Pullman in the First World War

Preparedness and Neutrality

The First World War began in July 14, 1914. By 1915, a strong Preparedness movement had emerged. Adherents believed that the United States needed to immediately build up a strong military, with the assumption that the U.S. would be forced to fight in the Great War sooner rather than later.

The most prominent advocate of the movement was ex-President Theodore Roosevelt, who gave a number of impassioned speeches and made early commercially available wire recordings supporting the build up.

The movement became a major theme of the 1916 Presidential election, pitting incumbent Democrat Woodrow Wilson against Republican Charles Evans Hughes. Wilson’s platform emphasized neutrality and diplomatic solutions to conflict—his main campaign slogan was “He kept us out of war”.  Hughes criticized Wilson for not taking adequate preparations to face a conflict. 

A number of cities throughout the U.S. held Preparedness parades and rallies; Chicago held several in the spring and summer of 1916. (More information)

In June, 1916, employees of the Pullman Company and residents of Pullman marched through the neighborhood, boarded a special train, and joined the huge Chicago Preparedness Parade.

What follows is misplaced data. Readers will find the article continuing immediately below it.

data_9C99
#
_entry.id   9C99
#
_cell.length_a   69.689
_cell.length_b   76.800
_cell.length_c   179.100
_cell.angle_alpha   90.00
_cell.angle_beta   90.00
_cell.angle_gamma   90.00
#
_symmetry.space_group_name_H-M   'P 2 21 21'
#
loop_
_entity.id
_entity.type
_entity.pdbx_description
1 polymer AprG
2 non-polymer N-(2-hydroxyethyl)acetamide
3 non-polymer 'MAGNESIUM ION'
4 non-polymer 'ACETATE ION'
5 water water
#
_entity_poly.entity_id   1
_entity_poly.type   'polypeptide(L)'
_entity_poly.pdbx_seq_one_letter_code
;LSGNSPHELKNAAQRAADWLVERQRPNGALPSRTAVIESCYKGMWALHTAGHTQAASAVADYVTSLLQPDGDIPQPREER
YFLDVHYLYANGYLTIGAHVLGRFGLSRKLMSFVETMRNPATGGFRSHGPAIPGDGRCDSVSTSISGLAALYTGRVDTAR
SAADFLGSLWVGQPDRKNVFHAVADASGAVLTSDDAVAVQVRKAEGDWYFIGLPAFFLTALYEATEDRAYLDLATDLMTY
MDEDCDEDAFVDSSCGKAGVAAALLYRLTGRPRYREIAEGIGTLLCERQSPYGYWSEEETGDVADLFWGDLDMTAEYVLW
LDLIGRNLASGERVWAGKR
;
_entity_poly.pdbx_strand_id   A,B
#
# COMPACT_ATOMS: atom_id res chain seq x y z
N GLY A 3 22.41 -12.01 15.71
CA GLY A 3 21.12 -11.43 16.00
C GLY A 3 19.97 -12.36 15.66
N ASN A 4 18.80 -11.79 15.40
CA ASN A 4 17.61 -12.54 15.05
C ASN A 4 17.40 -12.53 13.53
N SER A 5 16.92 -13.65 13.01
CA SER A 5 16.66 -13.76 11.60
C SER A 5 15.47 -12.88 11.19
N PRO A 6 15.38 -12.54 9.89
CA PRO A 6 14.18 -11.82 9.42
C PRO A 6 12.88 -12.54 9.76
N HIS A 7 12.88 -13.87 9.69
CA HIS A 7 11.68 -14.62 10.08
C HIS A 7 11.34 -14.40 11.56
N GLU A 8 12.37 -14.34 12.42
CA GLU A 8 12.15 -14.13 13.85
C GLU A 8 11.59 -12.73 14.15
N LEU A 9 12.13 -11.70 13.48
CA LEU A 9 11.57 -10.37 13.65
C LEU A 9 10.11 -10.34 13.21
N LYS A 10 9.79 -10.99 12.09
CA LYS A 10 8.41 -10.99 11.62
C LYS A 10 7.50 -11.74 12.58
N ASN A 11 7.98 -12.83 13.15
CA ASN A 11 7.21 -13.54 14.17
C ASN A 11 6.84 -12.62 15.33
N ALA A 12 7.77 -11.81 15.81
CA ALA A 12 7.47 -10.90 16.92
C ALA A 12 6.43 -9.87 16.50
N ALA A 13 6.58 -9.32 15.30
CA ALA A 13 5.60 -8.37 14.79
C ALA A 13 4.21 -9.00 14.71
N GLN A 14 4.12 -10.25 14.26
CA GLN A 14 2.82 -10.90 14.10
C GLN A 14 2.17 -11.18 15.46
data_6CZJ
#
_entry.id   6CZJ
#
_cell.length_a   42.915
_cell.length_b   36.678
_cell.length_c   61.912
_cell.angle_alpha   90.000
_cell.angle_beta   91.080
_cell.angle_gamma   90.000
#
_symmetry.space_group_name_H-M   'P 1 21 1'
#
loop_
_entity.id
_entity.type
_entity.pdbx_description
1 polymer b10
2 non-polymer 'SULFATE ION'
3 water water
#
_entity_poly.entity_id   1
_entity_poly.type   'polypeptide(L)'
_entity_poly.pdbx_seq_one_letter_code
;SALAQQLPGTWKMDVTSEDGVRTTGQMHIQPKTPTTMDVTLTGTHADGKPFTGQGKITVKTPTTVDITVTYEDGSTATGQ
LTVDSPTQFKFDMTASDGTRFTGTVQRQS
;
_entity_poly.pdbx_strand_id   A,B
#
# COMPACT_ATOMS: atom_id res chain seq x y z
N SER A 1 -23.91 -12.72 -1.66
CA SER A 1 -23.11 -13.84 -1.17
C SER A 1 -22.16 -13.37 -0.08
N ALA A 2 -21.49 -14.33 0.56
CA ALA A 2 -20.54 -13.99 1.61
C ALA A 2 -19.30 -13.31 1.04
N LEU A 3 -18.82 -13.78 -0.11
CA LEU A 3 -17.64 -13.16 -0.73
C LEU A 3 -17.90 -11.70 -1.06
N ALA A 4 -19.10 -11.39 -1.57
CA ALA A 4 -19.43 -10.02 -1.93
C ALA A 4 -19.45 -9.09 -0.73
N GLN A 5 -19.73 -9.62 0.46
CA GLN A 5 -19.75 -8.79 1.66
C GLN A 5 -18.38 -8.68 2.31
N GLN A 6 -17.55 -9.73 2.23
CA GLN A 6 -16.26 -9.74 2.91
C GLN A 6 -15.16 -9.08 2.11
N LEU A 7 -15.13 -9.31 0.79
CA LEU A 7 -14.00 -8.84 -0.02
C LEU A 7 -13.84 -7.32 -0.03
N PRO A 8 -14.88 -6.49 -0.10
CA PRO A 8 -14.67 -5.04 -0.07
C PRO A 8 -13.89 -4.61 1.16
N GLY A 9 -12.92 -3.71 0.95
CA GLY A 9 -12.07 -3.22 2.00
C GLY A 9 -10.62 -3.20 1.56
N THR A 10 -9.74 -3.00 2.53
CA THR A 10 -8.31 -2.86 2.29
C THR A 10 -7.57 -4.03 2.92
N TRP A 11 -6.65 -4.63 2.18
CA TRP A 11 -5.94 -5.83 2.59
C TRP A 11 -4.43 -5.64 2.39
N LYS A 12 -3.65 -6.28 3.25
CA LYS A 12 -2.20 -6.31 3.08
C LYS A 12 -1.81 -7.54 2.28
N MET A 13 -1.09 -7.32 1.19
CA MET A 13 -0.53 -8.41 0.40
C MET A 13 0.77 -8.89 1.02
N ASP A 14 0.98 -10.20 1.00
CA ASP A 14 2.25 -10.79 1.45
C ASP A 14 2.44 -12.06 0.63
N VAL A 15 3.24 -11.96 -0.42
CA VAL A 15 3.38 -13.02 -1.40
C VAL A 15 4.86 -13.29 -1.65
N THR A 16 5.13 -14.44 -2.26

There have been a number of movies filmed in the Pullman neighborhood. The first one was Awake, America, Awake! This movie is from the Coloma Theater in Coloma, MI. The movie was partially filmed on the grounds of the Pullman Factory. It was a six reel movie, starring Jane Thomas. It was seized by the Department of Justice in 1917 for allegedly seditious content.

Despite the willingness of the Pullman Company to support the Preparedness Movement, management was concerned that production of war materials or active support of one side or another would be costly for future business. In addition, much of the U.S. was deeply isolationist and wary of the great powers at war.



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